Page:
“If the market says that your stock is worth X and you have an opportunity to sell some of it at prices that really allow you to shore up your balance sheet in a very inexpensive way, I think you’d be imprudent if you didn’t do that,” Sosnick said.
“The AMC CEO is catering to the crowd because he knows they’re making shares more valuable. He’s happy to cater to the retail investors if they push up the share price,” said Lars-Alexander Kuehn, associate professor of finance at Carnegie Mellon University’s Tepper School of Business.
Smith, the CEO of The Foundation for the Study of Cycles, said Aron also sees the shareholders as movie-theater patrons.
“He needs those people to support his business,” he said. “It’s incredible PR for a business that desperately needs people to get up and go to the movies.”
But Smith said, Aron is “playing with fire,” as the focus has shifted to share price instead of future earnings.
“I think he’s certainly encouraging the idea that we will all be buying and selling things with memes by embracing it as unapologetically as he has, and I think that could definitely come back to bite him in a big way.
But hey what’s the difference between him and Elon Musk? Tesla would not be where it’s at today if it wasn’t for Musk’s memes.”
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Mudrick Capital’s purchase and then quick sale of AMC stock shows retail investors aren’t the only ones making money during the latest meme stock trading frenzy, said David Trainer, CEO of investment research firm New Constructs.
Trainer called the hedge fund’s quick profit an example of “institutions dunking on retail investors.”
He acknowledged that there are also retail investors profiting from the sale, but says the trading is risky and investors should take profits now.
Mudrick Capital’s purchase and subsequent quick sale of AMC stock shows retail investors aren’t the only ones making money during the latest meme stock trading frenzy, said David Trainer, CEO of investment research firm New Constructs.
Mudrick Capital sold all its stock in AMC Entertainment Holdings Inc. for a profit on Tuesday, the same day the movie theater chain disclosed the hedge fund had bought $230 million worth of shares, Bloomberg reported. The firm then went as far as to call AMC’s stock overvalued in the aftermath. The move didn’t sit well with Trainer.
“A blatant example of institutions dunking on retail investors comes from the Mudrick Capital trade,” he told Insider. “They bought 8.5 million shares from AMC and turned around and sold it directly to the public for a quick profit.”
The meme trading frenzy isn’t an example of retail investors “beating” institutions as there are still institutions profiting from this as well. While there are a handful of retail investors getting rich, institutions like Mudrick as well as brokers who collect fees from the trading frenzy are also drawing in money, Trainer said.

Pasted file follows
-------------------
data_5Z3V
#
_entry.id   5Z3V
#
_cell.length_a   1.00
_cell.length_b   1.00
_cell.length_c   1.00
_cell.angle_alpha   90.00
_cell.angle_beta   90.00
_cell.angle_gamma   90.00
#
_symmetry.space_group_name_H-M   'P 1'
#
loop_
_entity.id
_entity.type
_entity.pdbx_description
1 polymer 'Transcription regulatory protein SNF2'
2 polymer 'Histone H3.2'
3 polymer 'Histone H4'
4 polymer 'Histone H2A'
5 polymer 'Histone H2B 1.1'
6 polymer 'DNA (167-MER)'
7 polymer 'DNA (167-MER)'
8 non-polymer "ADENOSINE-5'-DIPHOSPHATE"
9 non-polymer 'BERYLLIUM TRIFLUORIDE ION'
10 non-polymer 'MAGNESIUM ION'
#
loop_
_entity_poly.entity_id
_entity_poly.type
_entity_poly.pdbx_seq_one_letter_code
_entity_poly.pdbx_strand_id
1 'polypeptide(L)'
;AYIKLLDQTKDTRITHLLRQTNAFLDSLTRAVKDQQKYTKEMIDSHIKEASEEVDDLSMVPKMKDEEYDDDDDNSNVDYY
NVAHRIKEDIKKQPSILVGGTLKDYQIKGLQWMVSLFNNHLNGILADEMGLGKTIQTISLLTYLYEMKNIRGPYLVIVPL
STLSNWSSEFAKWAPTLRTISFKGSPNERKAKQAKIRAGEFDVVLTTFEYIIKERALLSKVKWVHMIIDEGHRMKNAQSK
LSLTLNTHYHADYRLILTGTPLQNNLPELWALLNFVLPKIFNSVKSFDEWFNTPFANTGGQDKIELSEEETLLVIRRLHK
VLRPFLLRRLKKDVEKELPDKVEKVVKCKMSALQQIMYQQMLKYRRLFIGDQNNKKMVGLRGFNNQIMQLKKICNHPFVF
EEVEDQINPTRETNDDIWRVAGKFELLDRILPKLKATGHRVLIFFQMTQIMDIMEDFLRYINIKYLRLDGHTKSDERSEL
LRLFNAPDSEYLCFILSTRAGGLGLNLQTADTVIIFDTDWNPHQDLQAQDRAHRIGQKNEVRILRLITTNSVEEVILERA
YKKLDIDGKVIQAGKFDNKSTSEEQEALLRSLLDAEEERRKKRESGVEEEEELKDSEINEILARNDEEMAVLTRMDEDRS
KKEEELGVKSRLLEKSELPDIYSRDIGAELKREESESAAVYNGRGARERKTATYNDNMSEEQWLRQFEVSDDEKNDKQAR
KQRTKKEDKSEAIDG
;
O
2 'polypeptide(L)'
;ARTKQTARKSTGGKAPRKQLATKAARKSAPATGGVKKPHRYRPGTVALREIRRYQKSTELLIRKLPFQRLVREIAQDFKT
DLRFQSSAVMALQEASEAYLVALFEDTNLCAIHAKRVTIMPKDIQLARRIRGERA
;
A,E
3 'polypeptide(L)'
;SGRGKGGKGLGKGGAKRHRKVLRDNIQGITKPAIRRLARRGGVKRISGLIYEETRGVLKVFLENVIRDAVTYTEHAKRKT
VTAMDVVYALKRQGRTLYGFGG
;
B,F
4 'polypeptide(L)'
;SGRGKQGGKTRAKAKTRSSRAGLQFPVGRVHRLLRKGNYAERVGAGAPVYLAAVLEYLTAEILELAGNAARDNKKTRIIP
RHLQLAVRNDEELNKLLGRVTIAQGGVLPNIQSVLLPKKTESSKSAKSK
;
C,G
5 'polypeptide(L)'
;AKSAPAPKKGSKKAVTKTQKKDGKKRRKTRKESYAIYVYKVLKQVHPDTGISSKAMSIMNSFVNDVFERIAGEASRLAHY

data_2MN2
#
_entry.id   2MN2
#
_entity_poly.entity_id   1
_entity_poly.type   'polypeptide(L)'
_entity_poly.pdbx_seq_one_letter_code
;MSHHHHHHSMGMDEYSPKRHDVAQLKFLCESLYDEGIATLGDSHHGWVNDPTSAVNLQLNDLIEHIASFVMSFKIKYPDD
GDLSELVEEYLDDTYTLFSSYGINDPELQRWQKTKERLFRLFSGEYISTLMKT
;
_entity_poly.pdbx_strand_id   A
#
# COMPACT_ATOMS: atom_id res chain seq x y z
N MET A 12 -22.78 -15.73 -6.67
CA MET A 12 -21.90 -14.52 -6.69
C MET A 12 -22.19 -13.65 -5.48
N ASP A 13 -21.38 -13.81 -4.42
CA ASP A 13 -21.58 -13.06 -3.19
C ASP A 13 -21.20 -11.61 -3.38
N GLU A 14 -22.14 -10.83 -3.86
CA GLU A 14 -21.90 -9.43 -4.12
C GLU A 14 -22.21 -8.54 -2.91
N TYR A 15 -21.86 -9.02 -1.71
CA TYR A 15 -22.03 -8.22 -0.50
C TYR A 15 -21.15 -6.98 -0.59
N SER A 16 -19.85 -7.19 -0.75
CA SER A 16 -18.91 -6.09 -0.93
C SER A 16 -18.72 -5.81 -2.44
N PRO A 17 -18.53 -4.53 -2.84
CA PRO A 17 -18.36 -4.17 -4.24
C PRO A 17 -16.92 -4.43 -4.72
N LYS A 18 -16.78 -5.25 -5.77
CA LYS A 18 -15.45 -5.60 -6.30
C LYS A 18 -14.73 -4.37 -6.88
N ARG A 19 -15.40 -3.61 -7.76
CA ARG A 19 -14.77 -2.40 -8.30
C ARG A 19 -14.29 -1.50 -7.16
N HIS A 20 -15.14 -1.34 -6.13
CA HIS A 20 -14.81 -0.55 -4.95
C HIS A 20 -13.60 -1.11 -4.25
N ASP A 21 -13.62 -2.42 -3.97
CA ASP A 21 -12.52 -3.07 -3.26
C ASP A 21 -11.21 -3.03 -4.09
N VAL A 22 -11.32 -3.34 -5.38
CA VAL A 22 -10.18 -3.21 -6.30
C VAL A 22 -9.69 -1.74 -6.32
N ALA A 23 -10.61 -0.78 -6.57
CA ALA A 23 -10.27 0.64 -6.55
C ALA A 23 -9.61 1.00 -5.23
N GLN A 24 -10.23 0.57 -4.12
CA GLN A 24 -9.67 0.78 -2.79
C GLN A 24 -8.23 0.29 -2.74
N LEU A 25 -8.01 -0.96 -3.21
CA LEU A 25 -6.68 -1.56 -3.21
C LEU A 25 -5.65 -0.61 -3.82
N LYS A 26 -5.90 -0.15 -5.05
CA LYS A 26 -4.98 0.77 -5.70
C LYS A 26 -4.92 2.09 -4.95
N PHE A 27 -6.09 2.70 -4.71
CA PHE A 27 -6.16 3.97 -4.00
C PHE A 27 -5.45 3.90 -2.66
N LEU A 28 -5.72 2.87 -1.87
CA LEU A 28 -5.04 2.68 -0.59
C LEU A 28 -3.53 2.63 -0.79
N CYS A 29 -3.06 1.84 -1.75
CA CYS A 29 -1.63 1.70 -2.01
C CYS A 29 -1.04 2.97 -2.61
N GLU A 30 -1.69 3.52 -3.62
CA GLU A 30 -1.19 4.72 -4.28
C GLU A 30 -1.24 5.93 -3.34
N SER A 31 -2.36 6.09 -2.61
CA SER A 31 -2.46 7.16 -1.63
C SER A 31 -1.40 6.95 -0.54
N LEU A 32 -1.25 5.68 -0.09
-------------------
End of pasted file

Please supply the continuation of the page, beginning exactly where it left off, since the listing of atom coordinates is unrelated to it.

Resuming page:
“Wall Street insiders are preying on the naivete of retail meme stock traders,” Trainer said in an email.
His message for retail investors who’ve gotten in on the AMC trade?
“Take the gains you’ve made right now to the bank, don’t try to time the market.”
AMC Entertainment surged Wednesday despite a share dump from hedge fund Mudrick Capital.
Shares of the world’s largest movie theater operator jumped as much as 126% to trade around $72, triggering a halt for volatility. The surge built on Tuesday’s gains, which pushed the stock 23% higher during the session to close at $32.04. AMC shares have now spiked almost 500% in just seven trading days.
The Leawood, Kansas-based company announced Tuesday it raised $230.5 million in cash after agreeing to sell 8.5 million shares to Mudrick Capital for $27.12 each, a dollar higher than the stock’s Friday closing price. Shares surged following the news as the company said it would use the funds to make acquisitions, improve consumer appeal, and deleveraging.
Just hours after the announcement, Mudrick Capital sold its entire stake at a profit, Bloomberg reported. Despite the share dump, the meme stock continued its rally early Wednesday as retail traders remained bullish. The stock remained one of the top talked-about companies on Reddit threads like Wall Street Bets, HypeEquity data showed.
AMC has led a broader rally in meme stocks, like GameStop and BlackBerry, so far this week amid renewed interest in the retail-trader favorites. BlackBerry, for its part, closed 15% higher at $11.56 Tuesday and continued rallying in early morning trading, as GameStop closed 12% higher at $27.02 Tuesday and upticked just slightly Wednesday.
Last week, shares of the movie theater operator rallied for days after private Chinese conglomerate Dalian Wanda Group announced it sold nearly all of its remaining stake in the company. Retail traders cheered the newly available shares, more than doubling the stock price through the course of the week.
Retail traders have invested in heavily shorted stocks like AMC and GameStop, in an effort to squeeze short sellers, who have lost billions on their bets. But shorts haven’t given up as short interest in the stocks is 21%, according to MarketBeat data.
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AMC Entertainment wants to keep in touch with the army of retail traders who helped push the stock to an all-time high Wednesday.
The movie theater chain announced Wednesday it would launch a new initiative called “AMC Investor Connect,” to put the company “in direct communication with its extraordinary base of enthusiastic and passionate individual shareholders” with information and perks – like a free large popcorn at the movies this summer.